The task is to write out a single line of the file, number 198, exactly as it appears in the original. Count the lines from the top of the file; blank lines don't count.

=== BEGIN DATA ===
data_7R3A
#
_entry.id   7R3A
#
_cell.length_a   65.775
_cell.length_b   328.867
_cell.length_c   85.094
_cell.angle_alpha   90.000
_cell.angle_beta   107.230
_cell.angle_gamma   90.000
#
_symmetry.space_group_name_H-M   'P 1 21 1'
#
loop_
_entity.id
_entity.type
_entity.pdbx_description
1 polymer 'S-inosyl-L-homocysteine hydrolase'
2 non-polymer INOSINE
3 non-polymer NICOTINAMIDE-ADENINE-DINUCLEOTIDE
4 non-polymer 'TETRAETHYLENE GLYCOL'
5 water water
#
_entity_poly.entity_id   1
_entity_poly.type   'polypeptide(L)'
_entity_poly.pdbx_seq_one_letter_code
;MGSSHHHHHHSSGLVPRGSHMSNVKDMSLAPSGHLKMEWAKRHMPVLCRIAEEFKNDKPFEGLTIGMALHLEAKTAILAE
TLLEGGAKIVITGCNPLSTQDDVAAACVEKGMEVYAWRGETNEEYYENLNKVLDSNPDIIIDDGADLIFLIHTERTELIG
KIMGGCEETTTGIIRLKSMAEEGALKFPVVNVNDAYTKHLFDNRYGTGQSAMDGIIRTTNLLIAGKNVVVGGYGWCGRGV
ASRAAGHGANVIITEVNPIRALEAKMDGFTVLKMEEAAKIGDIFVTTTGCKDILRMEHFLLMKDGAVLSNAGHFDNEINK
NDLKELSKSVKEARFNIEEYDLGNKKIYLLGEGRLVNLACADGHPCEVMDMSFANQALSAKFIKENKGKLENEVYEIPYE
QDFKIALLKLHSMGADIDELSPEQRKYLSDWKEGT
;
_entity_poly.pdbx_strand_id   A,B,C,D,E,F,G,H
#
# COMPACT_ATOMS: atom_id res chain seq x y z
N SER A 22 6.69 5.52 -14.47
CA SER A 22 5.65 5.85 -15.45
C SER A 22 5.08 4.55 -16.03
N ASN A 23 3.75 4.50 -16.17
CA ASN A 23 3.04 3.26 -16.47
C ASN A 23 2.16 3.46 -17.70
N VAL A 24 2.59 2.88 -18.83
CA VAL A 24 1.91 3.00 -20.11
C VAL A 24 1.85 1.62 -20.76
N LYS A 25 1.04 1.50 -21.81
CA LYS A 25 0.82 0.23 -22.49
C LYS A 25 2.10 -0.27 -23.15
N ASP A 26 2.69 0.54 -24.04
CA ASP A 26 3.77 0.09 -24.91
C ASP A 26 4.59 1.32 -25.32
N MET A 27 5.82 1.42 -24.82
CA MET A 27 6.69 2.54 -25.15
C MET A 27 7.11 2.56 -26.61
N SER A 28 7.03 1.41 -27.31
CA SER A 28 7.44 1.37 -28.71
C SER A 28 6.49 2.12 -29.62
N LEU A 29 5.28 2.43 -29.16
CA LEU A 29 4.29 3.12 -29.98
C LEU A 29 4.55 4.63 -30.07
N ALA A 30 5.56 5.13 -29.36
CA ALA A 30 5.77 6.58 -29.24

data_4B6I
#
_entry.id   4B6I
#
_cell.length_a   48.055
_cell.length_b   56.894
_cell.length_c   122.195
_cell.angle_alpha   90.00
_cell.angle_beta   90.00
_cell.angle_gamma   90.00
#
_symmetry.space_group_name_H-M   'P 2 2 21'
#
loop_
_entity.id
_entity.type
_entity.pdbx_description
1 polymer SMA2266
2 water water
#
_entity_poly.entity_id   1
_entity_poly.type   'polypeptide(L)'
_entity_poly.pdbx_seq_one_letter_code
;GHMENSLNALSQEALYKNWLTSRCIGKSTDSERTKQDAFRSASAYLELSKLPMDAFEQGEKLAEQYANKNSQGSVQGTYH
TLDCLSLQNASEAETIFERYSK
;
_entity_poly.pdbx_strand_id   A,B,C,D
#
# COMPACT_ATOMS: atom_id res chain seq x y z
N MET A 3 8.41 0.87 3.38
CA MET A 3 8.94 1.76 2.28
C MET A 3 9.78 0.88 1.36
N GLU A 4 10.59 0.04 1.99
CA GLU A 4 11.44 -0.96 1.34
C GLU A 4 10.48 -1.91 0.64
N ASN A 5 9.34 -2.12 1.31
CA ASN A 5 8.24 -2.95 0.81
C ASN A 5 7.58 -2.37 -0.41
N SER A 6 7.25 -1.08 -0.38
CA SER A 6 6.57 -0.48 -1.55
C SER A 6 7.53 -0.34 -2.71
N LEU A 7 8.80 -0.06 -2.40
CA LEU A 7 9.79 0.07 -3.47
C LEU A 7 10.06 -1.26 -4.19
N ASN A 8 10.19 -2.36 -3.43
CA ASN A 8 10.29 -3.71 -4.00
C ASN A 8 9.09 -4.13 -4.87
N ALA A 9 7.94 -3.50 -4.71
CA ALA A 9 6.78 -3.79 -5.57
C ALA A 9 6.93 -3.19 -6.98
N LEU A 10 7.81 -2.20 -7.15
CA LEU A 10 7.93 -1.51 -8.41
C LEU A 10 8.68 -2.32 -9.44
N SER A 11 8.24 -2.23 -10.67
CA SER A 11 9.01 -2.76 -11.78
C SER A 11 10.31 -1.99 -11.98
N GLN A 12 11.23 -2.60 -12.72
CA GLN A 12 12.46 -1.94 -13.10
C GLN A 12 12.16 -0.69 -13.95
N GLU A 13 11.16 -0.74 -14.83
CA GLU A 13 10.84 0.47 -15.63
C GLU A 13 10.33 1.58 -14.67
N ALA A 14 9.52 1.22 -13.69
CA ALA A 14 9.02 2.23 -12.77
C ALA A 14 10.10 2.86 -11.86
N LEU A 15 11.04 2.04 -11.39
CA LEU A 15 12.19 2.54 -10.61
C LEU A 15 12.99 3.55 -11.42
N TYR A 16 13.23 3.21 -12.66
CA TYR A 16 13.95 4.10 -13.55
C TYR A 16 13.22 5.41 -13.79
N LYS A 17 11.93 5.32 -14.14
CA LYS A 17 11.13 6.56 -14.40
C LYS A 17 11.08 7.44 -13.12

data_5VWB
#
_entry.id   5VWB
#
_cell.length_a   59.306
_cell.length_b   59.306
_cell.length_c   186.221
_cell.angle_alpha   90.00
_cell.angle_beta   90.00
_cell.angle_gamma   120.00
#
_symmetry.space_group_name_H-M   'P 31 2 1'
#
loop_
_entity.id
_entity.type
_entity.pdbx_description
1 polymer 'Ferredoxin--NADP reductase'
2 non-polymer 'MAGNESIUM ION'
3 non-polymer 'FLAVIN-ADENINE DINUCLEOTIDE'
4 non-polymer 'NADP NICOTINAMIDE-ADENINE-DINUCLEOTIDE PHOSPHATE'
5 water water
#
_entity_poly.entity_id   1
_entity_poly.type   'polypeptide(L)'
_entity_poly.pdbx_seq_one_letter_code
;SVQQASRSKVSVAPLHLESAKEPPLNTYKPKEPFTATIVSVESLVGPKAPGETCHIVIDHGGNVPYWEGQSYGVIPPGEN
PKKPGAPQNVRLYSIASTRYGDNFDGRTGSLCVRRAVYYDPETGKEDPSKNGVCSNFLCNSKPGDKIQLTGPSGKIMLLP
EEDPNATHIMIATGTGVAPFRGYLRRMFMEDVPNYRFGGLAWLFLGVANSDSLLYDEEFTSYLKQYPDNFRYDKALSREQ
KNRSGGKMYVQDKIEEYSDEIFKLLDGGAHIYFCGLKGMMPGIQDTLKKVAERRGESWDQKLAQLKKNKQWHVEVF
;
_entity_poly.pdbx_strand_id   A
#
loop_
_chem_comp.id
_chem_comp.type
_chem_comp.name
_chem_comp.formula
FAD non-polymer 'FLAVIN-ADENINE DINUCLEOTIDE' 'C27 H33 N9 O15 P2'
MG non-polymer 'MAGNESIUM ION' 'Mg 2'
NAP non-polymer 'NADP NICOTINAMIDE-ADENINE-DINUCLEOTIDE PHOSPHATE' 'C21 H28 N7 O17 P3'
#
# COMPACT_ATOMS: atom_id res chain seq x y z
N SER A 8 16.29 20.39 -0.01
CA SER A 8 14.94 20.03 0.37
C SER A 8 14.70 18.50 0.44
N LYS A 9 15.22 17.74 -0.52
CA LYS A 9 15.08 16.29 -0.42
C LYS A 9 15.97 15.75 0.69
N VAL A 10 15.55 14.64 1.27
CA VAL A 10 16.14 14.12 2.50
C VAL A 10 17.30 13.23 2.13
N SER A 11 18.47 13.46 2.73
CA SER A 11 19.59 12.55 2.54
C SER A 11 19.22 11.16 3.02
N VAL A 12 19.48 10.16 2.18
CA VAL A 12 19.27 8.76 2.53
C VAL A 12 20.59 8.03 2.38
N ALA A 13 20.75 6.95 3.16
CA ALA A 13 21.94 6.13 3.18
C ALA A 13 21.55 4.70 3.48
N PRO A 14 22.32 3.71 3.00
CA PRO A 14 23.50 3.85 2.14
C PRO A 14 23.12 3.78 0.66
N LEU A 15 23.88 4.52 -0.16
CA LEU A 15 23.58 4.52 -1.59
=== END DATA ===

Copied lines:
N PRO A 14 22.32 3.71 3.00